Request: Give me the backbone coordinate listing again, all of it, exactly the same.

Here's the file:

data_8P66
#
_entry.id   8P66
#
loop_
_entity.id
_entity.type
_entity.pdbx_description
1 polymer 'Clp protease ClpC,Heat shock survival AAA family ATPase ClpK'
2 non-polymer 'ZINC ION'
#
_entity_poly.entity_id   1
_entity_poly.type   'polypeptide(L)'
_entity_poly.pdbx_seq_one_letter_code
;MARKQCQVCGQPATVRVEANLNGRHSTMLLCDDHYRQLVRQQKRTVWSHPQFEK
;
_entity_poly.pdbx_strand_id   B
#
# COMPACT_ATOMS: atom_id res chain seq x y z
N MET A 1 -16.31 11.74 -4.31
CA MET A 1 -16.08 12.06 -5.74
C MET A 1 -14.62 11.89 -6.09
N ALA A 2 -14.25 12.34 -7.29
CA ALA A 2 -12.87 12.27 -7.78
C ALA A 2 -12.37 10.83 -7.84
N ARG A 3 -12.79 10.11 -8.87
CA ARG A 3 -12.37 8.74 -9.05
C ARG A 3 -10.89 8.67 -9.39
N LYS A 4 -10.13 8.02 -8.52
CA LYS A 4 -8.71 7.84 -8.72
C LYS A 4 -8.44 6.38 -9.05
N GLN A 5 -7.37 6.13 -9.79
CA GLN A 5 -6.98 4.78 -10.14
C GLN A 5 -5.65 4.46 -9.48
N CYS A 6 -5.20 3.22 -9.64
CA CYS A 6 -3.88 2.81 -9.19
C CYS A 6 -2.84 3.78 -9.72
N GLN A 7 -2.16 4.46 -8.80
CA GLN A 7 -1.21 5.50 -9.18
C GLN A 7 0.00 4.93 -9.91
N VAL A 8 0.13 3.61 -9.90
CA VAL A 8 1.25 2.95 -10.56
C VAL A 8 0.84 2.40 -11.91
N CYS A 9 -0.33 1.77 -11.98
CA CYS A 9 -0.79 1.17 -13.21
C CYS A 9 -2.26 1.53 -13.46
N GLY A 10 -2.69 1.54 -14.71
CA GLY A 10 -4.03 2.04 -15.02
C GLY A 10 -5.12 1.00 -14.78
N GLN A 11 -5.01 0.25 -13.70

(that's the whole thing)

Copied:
data_8P66
#
_entry.id   8P66
#
loop_
_entity.id
_entity.type
_entity.pdbx_description
1 polymer 'Clp protease ClpC,Heat shock survival AAA family ATPase ClpK'
2 non-polymer 'ZINC ION'
#
_entity_poly.entity_id   1
_entity_poly.type   'polypeptide(L)'
_entity_poly.pdbx_seq_one_letter_code
;MARKQCQVCGQPATVRVEANLNGRHSTMLLCDDHYRQLVRQQKRTVWSHPQFEK
;
_entity_poly.pdbx_strand_id   B
#
# COMPACT_ATOMS: atom_id res chain seq x y z
N MET A 1 -16.31 11.74 -4.31
CA MET A 1 -16.08 12.06 -5.74
C MET A 1 -14.62 11.89 -6.09
N ALA A 2 -14.25 12.34 -7.29
CA ALA A 2 -12.87 12.27 -7.78
C ALA A 2 -12.37 10.83 -7.84
N ARG A 3 -12.79 10.11 -8.87
CA ARG A 3 -12.37 8.74 -9.05
C ARG A 3 -10.89 8.67 -9.39
N LYS A 4 -10.13 8.02 -8.52
CA LYS A 4 -8.71 7.84 -8.72
C LYS A 4 -8.44 6.38 -9.05
N GLN A 5 -7.37 6.13 -9.79
CA GLN A 5 -6.98 4.78 -10.14
C GLN A 5 -5.65 4.46 -9.48
N CYS A 6 -5.20 3.22 -9.64
CA CYS A 6 -3.88 2.81 -9.19
C CYS A 6 -2.84 3.78 -9.72
N GLN A 7 -2.16 4.46 -8.80
CA GLN A 7 -1.21 5.50 -9.18
C GLN A 7 0.00 4.93 -9.91
N VAL A 8 0.13 3.61 -9.90
CA VAL A 8 1.25 2.95 -10.56
C VAL A 8 0.84 2.40 -11.91
N CYS A 9 -0.33 1.77 -11.98
CA CYS A 9 -0.79 1.17 -13.21
C CYS A 9 -2.26 1.53 -13.46
N GLY A 10 -2.69 1.54 -14.71
CA GLY A 10 -4.03 2.04 -15.02
C GLY A 10 -5.12 1.00 -14.78
N GLN A 11 -5.01 0.25 -13.70